So why do some textbooks, most tour guides, and pretty much all TV shows like The Simpsons get it wrong? The myth that water in your drain will spin differently depending on what hemisphere you are in primarily stems from taking a very real physical precept, namely the Coriolis Effect, and applying it to a situation that it doesn’t make sense with.
The Coriolis Effect, named after Fustav Gaspard de Coriolis (1792-1843) who published a paper in 1835 on the subject, is basically an apparent force relative to the Earth’s surface that causes objects to appear as if they are moving in somewhat of a curved path. What’s actually happening is they are moving straight and it is the Earth turning that makes it look like they are curving. So more practically, it causes apparent deflection of moving objects to the right in the Northern Hemisphere; to the Left in the Southern Hemisphere; and no apparent deflection on the equator.
So it seems reasonable enough to think that the Coriolis Effect would affect the way the water spins down the drain. Indeed, things such as hurricanes and other large cyclonic systems are very much affected by the Coriolis Effect in terms of which way they spin. However, a hurricane might literally be 500 miles in diameter and last for many days; your sink or toilet is very small in comparison and the time the Coriolis Effect has to influence the draining water is very small as well. In fact, when we are talking draining sinks, toilets, and bathtubs, the size and time scale is so small that the Coriolis Effect force is practically non-existent in terms of effecting the water in any way, especially when compared to the other forces in play here like the shape of the sink, the way the jets are pointed in the toilet, and things of this nature.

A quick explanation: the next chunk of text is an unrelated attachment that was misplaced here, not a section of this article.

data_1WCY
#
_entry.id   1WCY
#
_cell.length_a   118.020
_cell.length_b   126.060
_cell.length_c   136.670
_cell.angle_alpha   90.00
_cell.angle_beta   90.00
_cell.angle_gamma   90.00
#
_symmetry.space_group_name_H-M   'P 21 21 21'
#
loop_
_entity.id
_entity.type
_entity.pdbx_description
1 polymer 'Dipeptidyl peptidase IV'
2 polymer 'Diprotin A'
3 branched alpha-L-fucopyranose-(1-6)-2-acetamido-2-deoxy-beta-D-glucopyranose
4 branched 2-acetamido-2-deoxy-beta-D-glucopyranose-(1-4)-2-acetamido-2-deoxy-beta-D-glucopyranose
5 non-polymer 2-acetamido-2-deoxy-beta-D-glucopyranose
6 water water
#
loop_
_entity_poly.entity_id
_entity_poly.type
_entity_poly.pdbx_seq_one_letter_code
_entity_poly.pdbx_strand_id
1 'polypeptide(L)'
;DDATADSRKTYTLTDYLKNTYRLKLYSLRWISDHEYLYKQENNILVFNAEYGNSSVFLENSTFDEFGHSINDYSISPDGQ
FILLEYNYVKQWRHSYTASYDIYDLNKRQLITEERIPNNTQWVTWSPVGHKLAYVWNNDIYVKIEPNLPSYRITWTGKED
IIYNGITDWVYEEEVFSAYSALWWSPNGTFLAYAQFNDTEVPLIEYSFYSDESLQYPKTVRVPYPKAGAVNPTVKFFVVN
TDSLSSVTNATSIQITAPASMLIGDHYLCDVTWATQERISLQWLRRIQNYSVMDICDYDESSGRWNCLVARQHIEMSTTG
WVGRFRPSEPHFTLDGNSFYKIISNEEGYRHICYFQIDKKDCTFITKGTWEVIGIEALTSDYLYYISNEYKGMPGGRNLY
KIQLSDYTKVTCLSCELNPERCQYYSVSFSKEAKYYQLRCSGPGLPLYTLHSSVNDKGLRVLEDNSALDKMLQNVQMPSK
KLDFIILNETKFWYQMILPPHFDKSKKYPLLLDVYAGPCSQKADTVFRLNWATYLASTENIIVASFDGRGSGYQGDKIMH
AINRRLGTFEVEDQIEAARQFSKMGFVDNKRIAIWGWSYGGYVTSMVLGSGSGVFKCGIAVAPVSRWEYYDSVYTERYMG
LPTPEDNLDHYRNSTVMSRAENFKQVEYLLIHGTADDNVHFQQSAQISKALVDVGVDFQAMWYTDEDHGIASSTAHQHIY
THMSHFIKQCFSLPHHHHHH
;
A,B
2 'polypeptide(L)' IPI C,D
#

In this case, the Coriolis Effect has about the same affect on the swirling water in your toilet as a butterfly’s wings flapping have on a Tornado.
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